Governance in Brief
November 26, 2020 | Editor: Martin Wennerström
Airbnb releases listing prospectus
US online booking company Airbnb has released the preliminary prospectus for its upcoming initial public offering (IPO), to be completed by the end of 2020. The company, which seeks to raise USD 3 billion in the IPO, was founded in 2008 by Brian Chesky (current CEO), Nathan Blecharcyzk and Joe Gebbia. Airbnb was valued at USD 18 billion as of April 2020. The online platform’s multiple classes of common shares allow the three founders to control around 44% of pre-IPO voting power, through the ownership of the class B shares, which have 20 votes per share attached. Only class A shares, entitling the owners to one vote for each share, will be sold in the offering.
Certain other provisions insulate the board of directors, currently comprising nine members, and make a takeover attempt unlikely. Therefore, the board will be staggered, with one third of directors being elected each year. The board will also have exclusive rights to amend its size, while two thirds of voting power will be required for the amendment of the company’s bylaws and certain articles of the articles of incorporation. Furthermore, shareholders will not be entitled to call special meetings. Airbnb shares will be listed on Nasdaq Global Select Market.
APRA releases updated remuneration standards
The Australian Prudential Regulation Authority (APRA) has released new draft remuneration standards for financial institutions, following feedback for last year’s initial proposal. The banking industry and investors had heavily criticized the length of the bonus deferral periods and the proposed 50% cap on payouts linked to financial performance. The regulator has now replaced the hard limit with a requirement for the remuneration design to assign “material weight” to non-financial measures and include a risk and conduct modifier. Moreover, APRA reduced the bonus deferral period from seven to six years for the CEO and from six to five years for other senior managers. Consultations are open until February 2021, with the new regulations coming into effect in 2023.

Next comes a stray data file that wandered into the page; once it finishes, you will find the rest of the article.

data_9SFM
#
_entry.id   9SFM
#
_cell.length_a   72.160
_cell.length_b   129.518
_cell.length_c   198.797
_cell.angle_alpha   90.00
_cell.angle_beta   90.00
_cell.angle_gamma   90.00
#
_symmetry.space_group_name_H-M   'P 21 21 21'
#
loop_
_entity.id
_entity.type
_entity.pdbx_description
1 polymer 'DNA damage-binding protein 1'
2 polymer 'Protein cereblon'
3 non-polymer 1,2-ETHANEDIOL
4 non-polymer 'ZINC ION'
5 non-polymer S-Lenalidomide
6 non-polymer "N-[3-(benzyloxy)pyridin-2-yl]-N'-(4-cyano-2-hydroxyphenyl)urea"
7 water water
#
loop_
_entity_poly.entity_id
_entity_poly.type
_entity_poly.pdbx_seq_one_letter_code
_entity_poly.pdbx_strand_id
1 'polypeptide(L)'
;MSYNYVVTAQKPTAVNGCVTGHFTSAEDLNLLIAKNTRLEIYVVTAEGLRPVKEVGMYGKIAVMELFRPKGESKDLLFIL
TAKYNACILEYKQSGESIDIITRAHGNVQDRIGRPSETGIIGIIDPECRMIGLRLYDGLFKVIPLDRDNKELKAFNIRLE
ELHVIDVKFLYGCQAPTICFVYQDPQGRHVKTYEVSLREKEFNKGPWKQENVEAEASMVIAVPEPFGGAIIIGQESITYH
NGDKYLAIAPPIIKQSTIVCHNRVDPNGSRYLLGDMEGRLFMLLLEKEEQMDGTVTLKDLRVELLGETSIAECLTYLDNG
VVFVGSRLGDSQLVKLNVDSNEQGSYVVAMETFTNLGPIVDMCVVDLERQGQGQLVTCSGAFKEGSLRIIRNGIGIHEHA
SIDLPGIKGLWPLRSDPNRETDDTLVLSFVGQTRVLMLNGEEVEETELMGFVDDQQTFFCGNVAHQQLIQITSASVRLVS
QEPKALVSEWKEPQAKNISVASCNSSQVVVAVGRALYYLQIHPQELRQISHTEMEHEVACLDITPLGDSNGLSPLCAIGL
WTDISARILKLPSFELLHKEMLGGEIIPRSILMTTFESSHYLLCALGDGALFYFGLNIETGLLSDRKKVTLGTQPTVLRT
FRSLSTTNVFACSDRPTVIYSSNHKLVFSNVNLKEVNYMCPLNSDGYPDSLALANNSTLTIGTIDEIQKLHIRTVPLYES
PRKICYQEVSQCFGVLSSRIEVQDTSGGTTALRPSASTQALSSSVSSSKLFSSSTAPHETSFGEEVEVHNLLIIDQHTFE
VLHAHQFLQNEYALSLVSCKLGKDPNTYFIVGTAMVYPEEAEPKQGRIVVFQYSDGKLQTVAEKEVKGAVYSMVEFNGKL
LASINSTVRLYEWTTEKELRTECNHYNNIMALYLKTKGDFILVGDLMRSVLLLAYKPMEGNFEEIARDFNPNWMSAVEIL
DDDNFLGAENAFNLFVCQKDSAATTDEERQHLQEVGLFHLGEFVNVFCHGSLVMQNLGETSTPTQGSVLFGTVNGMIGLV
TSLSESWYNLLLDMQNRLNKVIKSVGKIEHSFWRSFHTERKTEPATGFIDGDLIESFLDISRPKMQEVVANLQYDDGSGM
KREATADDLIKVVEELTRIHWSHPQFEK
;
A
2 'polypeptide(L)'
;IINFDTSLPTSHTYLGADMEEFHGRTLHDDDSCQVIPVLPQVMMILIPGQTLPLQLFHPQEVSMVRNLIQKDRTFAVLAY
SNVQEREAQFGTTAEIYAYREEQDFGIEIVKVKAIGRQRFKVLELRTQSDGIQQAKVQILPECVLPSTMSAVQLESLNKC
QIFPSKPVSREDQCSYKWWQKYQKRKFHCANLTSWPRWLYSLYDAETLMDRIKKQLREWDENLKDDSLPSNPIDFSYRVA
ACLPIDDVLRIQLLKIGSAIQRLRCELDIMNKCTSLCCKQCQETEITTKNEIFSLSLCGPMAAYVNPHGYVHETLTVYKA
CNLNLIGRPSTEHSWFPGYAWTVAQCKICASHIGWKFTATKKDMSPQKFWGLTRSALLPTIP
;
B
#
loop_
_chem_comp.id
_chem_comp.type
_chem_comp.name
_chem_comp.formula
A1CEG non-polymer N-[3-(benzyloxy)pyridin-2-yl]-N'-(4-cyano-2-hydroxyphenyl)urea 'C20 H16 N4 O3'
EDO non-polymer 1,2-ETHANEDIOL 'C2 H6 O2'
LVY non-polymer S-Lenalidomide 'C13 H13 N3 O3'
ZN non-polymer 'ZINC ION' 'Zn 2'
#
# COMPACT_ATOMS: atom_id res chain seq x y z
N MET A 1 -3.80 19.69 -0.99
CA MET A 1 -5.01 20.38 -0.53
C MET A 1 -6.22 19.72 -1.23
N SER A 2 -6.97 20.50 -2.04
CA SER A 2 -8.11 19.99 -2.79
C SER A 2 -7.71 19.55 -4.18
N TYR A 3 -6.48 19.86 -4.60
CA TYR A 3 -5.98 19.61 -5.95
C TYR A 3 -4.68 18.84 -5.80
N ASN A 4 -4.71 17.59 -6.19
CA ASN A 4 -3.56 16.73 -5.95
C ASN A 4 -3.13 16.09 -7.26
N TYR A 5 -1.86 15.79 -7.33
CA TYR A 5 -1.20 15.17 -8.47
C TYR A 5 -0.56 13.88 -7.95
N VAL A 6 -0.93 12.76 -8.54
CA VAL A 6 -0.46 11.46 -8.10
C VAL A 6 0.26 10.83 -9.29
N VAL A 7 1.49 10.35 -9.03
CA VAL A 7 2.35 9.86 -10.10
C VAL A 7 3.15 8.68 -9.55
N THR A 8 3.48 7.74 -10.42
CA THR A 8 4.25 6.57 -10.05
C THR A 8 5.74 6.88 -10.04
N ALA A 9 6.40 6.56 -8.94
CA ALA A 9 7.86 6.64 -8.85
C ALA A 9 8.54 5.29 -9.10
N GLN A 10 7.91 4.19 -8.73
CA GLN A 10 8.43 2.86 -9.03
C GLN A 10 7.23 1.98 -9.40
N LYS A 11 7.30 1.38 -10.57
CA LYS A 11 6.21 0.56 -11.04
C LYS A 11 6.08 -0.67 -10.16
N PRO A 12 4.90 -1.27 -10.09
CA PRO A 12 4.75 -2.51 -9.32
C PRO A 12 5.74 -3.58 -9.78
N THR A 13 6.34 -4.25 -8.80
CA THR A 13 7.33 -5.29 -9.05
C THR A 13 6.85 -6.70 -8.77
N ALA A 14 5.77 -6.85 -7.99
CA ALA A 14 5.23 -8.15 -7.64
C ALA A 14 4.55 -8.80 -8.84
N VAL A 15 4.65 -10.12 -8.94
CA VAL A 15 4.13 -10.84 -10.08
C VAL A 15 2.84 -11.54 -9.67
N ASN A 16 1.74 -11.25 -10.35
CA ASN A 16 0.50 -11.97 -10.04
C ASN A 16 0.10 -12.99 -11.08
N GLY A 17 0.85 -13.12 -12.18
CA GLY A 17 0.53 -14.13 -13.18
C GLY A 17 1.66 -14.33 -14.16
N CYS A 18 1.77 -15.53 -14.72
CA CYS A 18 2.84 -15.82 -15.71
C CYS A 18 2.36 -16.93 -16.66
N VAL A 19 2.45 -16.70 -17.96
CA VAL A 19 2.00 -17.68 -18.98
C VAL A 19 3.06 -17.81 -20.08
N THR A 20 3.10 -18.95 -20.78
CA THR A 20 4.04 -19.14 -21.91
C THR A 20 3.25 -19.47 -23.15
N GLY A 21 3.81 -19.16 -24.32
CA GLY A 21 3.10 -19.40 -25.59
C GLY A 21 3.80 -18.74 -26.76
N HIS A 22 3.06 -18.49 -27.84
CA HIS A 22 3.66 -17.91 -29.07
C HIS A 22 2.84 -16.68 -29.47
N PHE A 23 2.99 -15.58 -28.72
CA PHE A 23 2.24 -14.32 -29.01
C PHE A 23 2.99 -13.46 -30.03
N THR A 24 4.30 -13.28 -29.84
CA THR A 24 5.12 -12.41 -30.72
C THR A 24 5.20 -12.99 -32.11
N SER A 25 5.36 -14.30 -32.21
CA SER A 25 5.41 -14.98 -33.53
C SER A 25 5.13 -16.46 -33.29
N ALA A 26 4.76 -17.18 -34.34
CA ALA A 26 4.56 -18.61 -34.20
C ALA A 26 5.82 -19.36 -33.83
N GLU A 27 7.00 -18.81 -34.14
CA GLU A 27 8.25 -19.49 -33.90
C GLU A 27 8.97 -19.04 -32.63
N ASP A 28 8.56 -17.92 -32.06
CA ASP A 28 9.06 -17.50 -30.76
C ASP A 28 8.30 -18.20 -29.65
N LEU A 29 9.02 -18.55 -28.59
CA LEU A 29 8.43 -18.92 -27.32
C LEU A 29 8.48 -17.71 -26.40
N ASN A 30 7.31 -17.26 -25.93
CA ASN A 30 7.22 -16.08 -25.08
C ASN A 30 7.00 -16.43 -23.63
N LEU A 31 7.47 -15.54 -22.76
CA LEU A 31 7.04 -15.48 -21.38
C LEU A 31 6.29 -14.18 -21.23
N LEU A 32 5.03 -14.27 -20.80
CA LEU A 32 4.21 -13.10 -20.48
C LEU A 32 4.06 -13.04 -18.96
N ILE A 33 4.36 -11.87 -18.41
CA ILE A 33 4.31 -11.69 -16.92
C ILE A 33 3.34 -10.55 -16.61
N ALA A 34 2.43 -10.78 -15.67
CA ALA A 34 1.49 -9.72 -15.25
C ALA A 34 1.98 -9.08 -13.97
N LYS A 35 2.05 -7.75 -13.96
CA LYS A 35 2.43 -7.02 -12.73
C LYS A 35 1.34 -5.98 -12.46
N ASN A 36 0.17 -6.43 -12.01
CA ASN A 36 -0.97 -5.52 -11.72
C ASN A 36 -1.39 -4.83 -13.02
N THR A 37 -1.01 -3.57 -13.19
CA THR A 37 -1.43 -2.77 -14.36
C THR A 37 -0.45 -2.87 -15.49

Corteva reportedly supports CEO amid investor pressure
The board of directors of Delaware-based agriculture company Corteva is allegedly supporting CEO James Collins following criticism from activist hedge fund Starboard Value LP (“Starboard”), which has less than a 2% stake in the company. Starboard, through the voice of its CEO Jeff Smith, criticized Corteva last month for its financial position, claiming that the company’s stock price is undervalued and its share should trade at around USD 55 (as opposed to the current USD 38.9), while Corteva’s 14.4% cash flow margin is behind that of peers, despite undergoing significant cost savings. In June 2019, Corteva was spun-off from DowDupont and began trading on the New York Stock Exchange.
Activist fund opposes Korean Air acquisition
The South Korean activist fund KCGI has threatened to take legal action against the planned acquisition of Asiana Airlines by Korean Air’s parent company, Hanjin KAL. KCGI has, as part of a tripartite shareholder alliance, sought for two years to wrest control over Hanjin KAL from Chairman Cho Won-tae. As it stands, KCGI and its allies reportedly control 46.71% of Hanjin KAL, while Cho Won-tae and his allies reportedly control 41.4%. The acquisition is expected to be financed by the state-run Korean Development Bank through the purchase of newly issued Korean Air shares. KCGI has criticized this arrangement both for diluting existing shareholders and for effectively shoring up Cho Won-tae’s control over the firm.